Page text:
Home » Coordination of leaf water supply and demand in aquatic and land plants

Coordination of leaf water supply and demand in aquatic and land plants

Is there a difference between emergent aquatic and terrestrial monocot herbs when it comes to coordination of leaf stomatal and vein traits?

Emergent aquatic plants mostly occur in shallow waters with their lower stem underwater rooted in the bottom substrate. However, their leaves emerge from the water surface and are exposed to air, similar to the leaves of terrestrial plants. Previous studies have good coordination between leaf water supply traits (i.e., leaf vein density) and traits related to water demand (i.e., stomatal size and density) for terrestrial plants. Yet, whilst approximately 11 % of monocotyledonous plants are aquatic, little is known about this relationship in aquatic plants.

The habitat of emergent aquatic (A) and terrestrial (B) herbs. Image credit: W.L. Zhao and Q.G. Mao.

In their recent study published in AoBP, Zhao et al. analysed leaf vein and stomatal characteristics of 14 emergent aquatic and 13 terrestrial monocotyledonous herb species. They found that emergent aquatic species had significantly higher stomatal density and stomatal number per vein length, but a lower mean major vein length per area (VLA) and total VLA than terrestrial species. Stomatal density and total VLA were positively correlated among the emergent aquatic species, terrestrial species, but this correlation became non-significant when data from both the groups were pooled. These results show that the differences in water supply between emergent aquatic and terrestrial plants modify the coordination of their leaf veins and stomatal traits.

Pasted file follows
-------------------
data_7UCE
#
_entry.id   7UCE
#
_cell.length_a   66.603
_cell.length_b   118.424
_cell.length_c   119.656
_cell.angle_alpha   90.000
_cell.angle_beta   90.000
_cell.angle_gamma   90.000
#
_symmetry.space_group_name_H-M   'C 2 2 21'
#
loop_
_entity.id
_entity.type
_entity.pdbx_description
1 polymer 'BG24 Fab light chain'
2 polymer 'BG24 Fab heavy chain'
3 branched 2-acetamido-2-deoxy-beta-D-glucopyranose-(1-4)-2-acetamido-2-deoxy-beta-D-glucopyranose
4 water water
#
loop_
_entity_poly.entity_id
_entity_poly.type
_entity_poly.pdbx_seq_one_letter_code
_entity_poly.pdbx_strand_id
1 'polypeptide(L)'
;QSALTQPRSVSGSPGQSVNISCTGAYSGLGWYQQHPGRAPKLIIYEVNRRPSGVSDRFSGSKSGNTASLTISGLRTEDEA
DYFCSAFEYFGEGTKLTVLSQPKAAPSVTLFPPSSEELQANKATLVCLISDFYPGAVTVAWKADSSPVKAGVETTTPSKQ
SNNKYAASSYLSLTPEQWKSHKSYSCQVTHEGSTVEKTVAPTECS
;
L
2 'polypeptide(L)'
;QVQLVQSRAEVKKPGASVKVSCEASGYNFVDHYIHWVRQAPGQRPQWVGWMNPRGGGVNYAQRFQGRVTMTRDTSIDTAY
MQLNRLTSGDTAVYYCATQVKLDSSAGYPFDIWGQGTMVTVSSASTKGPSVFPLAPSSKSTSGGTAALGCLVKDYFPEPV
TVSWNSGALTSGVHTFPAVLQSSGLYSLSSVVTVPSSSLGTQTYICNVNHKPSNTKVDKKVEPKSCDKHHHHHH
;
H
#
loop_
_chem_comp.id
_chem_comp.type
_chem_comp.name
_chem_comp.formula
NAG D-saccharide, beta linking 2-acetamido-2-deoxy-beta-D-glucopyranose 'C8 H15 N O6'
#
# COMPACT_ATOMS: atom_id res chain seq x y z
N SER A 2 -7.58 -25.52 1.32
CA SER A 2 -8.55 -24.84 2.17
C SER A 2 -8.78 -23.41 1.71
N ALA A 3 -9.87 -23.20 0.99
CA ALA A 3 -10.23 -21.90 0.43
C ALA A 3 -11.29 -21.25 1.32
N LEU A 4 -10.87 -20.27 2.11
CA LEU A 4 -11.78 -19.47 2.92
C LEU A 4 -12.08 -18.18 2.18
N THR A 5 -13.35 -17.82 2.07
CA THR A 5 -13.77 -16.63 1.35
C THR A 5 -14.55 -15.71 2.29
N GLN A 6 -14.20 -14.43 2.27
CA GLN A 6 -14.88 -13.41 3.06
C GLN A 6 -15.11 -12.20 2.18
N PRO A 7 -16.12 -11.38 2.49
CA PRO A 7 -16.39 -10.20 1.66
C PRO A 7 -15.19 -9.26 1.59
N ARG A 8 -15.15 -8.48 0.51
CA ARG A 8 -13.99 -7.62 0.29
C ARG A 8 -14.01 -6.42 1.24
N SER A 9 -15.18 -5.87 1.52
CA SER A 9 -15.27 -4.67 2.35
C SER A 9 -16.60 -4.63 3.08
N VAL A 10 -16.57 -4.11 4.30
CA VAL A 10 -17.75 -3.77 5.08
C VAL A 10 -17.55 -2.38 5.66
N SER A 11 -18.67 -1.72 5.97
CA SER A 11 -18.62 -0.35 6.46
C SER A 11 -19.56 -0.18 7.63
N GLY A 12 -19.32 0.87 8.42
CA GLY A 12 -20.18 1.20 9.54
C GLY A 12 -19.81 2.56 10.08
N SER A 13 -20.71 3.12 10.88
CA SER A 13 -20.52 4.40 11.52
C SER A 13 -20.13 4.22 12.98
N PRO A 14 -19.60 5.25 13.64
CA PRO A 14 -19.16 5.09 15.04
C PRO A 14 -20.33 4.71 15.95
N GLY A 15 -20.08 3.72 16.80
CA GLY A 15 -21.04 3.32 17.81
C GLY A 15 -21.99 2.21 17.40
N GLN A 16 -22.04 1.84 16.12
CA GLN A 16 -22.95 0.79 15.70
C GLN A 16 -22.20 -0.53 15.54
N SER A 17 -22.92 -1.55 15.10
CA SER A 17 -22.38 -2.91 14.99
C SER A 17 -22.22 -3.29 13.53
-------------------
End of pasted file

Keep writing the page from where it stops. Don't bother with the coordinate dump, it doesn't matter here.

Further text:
William Salter

William (Tam) Salter is a Postdoctoral Research Fellow in the School of Life and Environmental Sciences and Sydney Institute of Agriculture at the University of Sydney. He has a bachelor degree in Ecological Science (Hons) from the University of Edinburgh and a PhD in plant ecophysiology from the University of Sydney. Tam is interested in the identification and elucidation of plant traits that could be useful for ecosystem resilience and future food security under global environmental change. He is also very interested in effective scientific communication.

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